Barefoot wine review 2019: The cabernet sauvignon and chardonnay have a dollop or three of residual sugar, but otherwise taste like they should
This is the 12th Barefoot wine review I’ve written, and one thing is as aggravating today, for Barefoot wine review 2019, as it was 12 years ago: No screwcap. Why E&J Gallo, Barefoot’s owner, still uses a cork closure on most of its labels is beyond me. The only time these wines are “aged” is after they’re opened, when they sit in the refrigerator for another day. A screwcap would make that kind of aging so much easier.
The Barefoot wine review 2019 features the non-vintage cabernet sauvignon ($5, purchased, 12.5%) and the non-vintage chardonnay ($5, purchased, 13%). Both, save for a dollop or three of residual sugar, are among the best Barefoot efforts in years. Yes, that’s damning with faint praise, given the quality of the wines in many of the previous reviews. And their sweetness left that dried out feeling in my mouth for 20 or 30 minutes after tasting. But that Barefoot varietal wines taste like their varietal is worth noting. Put a couple of ice cubes in the glass, and the wines are certainly drinkable, if too simple and not very subtle.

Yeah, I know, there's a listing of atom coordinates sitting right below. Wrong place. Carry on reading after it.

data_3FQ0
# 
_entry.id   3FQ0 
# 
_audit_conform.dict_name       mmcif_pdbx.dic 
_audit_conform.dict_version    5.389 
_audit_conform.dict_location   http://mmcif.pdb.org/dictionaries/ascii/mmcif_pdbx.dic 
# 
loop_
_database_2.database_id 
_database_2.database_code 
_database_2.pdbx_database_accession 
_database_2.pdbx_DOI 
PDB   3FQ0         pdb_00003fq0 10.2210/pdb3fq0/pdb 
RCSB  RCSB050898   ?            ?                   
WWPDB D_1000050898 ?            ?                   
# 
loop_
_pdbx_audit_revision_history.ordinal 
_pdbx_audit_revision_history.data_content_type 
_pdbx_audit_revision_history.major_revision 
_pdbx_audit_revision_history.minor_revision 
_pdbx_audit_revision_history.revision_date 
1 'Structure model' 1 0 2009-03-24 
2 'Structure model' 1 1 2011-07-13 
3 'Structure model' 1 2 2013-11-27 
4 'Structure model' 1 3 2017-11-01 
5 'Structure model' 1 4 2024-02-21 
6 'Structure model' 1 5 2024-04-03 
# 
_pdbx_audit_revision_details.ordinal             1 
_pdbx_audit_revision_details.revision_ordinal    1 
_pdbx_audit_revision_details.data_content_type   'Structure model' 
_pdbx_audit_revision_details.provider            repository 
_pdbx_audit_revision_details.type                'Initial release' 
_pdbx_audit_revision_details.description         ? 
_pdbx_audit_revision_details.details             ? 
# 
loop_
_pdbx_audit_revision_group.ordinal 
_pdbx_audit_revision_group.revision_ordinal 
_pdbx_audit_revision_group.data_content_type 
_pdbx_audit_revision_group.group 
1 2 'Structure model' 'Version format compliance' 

The cabernet tastes of dark berry fruit (boysenberry?), and there are soft tannins, a certain acidity, and restrained fake oak. No chocolate cherry foolishness here, though the sweetness gets more noticeable with each sip and may annoy wine drinkers who expect cabernet to be dry.
The chardonnay, ironically, is less sweet than the cabernet. Take away the sugar, and it’s a pleasant California-style chardonnay — almost crisp green apple fruit, that chardonnay style of mouth feel, and just enough fake oak to round out the wine. There’s even a sort of finish, which was about the last thing I expected. Once again, though, the sweetness gets in the way — would that Barefoot had the courage of its convictions to make a dry wine dry.